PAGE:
Economist has positive message for region

By Myles Peterson

The mood at Riverlinks was buoyant yesterday as 170 business and political leaders met to discuss the economic future of the region.

The ‘Grow Greater Shepparton Economic Forum’ brought together the heads of district local businesses with leadership representatives from Greater Shepparton City Council, Committee for Greater Shepparton and state and federal politicians.

NAB economist Phin Ziebell was the main attraction and his positive, upbeat message was well received.

Greater Shepparton is in the midst of a transformation, from reliance and dependence on horticulture and dairy into a vibrant service hub, according to Mr Ziebell.

‘‘The health sector, education sector, the public sector is where there’s been big growth — they tend to be high wage jobs,’’ he said.

‘‘When you look at this region, the hospital expansion (for example), it has become the biggest employer.’’

Along with the growth in public sector employment, Greater Shepparton was benefiting from a lack of issues plaguing Australia’s big metropolitan hubs such as expensive housing and congestion.

‘‘Having a sustainable industry, an industrial base, having a quick trip to work, having a house that you can buy and raise a family and do all of those things is a structural advantage in a lot of regional towns and Shepparton in particular,’’ Mr Ziebell said.

House prices were a key feature of the message.

‘‘Shepparton has a huge advantage in the lack of congestion. It hasn’t had the house price boom that Melbourne and Sydney had,’’ Mr Ziebell said.

‘‘It went up a bit when you look at the data, it went up and now it’s on the way down, but it’s not the kind of rollercoaster seen in capital cities and that is a huge advantage I think.’’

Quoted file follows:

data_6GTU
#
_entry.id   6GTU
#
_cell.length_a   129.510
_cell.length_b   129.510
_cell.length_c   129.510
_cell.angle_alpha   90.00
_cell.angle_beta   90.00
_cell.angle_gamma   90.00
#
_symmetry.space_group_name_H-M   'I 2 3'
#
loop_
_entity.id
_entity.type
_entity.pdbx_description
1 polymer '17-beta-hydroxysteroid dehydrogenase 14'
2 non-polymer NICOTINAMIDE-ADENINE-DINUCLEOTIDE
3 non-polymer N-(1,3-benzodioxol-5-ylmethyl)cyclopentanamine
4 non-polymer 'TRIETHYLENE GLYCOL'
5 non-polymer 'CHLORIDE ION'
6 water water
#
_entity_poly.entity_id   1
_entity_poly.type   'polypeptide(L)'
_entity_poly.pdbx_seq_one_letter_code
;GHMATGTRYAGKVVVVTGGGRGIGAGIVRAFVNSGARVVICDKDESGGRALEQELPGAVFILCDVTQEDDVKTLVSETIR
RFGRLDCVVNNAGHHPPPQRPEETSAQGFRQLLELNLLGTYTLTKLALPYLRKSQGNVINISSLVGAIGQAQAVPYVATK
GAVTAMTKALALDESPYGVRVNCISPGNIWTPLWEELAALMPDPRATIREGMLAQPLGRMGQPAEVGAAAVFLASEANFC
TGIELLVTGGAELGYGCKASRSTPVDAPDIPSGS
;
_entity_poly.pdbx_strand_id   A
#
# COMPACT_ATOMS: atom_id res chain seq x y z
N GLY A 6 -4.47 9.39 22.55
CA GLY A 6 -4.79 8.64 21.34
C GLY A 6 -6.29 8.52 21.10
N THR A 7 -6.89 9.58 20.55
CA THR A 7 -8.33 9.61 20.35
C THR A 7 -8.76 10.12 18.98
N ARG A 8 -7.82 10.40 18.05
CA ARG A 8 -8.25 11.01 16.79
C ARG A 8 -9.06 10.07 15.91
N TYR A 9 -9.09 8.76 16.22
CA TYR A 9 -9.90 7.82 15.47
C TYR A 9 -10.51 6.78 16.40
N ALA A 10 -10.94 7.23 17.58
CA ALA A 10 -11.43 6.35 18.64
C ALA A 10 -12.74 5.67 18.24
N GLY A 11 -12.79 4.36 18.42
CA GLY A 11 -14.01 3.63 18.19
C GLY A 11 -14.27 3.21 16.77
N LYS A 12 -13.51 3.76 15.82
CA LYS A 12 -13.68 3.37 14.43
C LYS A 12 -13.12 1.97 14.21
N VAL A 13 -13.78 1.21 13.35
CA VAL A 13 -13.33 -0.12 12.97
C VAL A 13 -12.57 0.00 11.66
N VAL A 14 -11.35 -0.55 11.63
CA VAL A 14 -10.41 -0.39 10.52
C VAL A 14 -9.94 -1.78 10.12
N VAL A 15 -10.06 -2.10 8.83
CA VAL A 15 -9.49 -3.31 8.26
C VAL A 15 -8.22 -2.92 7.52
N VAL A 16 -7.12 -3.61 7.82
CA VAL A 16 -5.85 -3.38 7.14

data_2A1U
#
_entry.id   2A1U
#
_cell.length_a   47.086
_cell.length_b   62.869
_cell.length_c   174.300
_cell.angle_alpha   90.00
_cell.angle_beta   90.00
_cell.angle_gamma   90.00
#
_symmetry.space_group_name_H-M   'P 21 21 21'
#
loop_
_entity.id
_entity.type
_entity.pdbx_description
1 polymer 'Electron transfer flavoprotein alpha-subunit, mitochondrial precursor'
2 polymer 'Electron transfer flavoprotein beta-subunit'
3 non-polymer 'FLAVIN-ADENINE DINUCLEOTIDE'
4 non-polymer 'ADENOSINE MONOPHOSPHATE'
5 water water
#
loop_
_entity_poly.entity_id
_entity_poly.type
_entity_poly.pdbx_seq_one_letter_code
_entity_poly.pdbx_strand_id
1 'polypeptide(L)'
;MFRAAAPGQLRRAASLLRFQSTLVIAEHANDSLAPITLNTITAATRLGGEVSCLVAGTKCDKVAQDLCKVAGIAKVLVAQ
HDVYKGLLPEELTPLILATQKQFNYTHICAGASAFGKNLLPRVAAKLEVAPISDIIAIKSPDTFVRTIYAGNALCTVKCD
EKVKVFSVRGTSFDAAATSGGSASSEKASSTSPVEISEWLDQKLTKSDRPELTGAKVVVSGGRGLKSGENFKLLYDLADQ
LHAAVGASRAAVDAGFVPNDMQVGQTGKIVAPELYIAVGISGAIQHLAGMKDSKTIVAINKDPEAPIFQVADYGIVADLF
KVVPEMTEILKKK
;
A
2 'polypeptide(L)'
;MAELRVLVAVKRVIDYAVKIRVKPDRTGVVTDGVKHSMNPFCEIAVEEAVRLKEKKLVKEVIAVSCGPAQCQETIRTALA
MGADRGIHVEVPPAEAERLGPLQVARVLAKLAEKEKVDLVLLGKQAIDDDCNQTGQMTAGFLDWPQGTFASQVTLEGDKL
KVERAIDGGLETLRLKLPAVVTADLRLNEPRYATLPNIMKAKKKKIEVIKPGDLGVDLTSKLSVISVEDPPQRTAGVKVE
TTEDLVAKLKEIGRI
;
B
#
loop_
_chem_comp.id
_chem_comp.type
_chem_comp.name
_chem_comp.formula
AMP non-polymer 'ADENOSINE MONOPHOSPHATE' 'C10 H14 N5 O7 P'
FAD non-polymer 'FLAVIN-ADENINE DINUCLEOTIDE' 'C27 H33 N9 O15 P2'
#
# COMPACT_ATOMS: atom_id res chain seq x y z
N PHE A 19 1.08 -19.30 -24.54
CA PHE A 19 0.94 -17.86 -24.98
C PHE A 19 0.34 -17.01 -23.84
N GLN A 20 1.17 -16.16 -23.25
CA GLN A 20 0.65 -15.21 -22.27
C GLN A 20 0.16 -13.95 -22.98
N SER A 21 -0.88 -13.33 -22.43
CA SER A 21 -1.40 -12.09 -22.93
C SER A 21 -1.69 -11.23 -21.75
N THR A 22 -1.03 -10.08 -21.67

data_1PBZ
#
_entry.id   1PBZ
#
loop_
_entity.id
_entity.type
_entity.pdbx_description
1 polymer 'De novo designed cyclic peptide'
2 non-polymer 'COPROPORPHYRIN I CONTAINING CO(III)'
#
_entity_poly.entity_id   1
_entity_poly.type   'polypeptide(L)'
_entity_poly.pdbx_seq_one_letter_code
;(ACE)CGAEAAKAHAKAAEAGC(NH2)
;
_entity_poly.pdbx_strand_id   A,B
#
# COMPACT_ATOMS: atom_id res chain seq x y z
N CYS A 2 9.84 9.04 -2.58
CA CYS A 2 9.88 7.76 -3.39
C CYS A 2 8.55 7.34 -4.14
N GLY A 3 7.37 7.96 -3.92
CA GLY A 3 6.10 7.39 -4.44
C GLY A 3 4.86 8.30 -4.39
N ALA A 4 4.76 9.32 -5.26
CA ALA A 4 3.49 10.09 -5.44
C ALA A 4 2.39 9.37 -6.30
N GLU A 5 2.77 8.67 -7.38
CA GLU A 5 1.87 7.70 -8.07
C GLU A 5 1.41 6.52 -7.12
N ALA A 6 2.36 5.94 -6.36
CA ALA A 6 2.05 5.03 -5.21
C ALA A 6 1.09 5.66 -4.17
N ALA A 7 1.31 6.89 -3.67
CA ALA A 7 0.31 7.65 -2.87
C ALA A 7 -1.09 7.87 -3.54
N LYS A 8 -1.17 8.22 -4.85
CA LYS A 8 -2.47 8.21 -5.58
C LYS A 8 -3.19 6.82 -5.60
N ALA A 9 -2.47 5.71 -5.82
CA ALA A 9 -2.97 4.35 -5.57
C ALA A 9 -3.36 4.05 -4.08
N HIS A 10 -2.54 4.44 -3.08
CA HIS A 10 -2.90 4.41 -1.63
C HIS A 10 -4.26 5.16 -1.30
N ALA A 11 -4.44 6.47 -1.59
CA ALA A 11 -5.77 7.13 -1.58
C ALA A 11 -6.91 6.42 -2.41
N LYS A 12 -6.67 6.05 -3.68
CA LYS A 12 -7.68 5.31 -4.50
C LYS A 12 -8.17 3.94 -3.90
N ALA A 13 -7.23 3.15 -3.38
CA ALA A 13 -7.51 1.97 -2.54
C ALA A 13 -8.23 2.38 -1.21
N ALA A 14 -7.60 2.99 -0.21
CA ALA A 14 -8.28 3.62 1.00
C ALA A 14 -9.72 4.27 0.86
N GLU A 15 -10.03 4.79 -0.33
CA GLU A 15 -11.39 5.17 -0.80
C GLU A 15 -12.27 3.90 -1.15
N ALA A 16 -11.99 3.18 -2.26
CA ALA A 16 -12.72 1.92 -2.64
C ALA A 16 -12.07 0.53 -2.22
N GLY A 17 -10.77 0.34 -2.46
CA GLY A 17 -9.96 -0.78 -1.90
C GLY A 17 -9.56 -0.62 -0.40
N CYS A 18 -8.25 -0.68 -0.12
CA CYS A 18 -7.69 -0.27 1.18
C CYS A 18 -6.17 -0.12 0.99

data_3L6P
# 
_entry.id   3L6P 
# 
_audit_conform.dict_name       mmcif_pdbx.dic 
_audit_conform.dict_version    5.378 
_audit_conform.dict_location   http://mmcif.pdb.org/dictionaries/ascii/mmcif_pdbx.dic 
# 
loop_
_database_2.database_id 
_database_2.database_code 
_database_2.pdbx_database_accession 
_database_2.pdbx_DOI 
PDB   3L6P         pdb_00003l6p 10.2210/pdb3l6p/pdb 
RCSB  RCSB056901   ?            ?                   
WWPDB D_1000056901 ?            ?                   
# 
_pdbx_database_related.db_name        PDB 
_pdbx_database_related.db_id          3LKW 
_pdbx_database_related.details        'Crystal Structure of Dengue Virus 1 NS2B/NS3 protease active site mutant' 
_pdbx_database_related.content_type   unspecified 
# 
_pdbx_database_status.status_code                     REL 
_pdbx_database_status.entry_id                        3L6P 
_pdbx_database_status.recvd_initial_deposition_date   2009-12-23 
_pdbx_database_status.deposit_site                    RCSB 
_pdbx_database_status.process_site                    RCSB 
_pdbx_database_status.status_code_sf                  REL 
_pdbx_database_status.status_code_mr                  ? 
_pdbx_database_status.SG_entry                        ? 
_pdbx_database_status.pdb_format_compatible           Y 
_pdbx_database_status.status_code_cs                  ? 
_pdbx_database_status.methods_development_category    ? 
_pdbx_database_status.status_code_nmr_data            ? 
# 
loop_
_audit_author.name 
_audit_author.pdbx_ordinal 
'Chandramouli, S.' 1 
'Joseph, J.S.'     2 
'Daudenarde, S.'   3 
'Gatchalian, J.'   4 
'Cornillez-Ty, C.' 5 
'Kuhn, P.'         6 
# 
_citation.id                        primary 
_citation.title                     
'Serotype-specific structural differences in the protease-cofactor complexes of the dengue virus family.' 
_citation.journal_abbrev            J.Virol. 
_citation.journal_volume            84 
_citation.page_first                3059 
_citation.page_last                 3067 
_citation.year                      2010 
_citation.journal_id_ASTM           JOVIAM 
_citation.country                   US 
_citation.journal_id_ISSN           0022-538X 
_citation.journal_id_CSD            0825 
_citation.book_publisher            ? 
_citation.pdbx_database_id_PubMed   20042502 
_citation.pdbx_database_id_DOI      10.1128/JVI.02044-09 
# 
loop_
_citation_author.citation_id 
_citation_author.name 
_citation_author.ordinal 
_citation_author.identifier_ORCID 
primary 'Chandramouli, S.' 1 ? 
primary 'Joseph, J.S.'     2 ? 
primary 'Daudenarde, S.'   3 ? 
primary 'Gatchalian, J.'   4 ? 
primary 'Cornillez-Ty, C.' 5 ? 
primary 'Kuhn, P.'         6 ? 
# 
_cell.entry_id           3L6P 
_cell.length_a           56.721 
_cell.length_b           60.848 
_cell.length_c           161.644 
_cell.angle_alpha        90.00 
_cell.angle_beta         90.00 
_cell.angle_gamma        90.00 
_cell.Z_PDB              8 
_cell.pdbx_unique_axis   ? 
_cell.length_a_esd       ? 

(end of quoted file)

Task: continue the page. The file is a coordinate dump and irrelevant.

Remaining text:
The fabled ‘‘food boom’’ was in full swing, but was not benefiting all agricultural industries equally, according to Mr Ziebell.

‘‘Parts of horticulture are having that boom now into China ... the expectations for food quality have increased. Commensurately, international expectations for food quality have increased which is a great horticultural opportunity.’’

Stemming the optimism were climate conditions.

‘‘The tough thing for the region at the moment is the drought and it’s having a big impact on everyone,’’ Mr Ziebell said.

Committee for Greater Shepparton chief executive Sam Birrell, who led the forum, said it was a good day for the local business community to network and share information.

‘‘I just like the business leaders and business community coming together. If our business leaders are very informed about trends, global trends, local trends, from top economists like Phin, then they’re going to make better decisions,’’ he said.

‘‘If they make better decisions then their businesses go forward and the whole region prospers.’’

Mr Birrell echoed Mr Ziebell’s observations about the changing local economy.

‘‘That’s been a deliberate strategy because you can’t just rely on a sector that’s vulnerable to the climate, that’s vulnerable to international markets. However, it’s still very important,’’ he said.

NAB Goulburn Valley managing partner Dave Davies said the annual forum was an important part of the bank’s support of the region.

‘‘We find (the outlook is) really buoyant at the moment. There’s areas of the community that are hurting more than others, but there are others that are showing this is a great place to invest your money, a great place to bring up your family, a great place to live,’’ he said.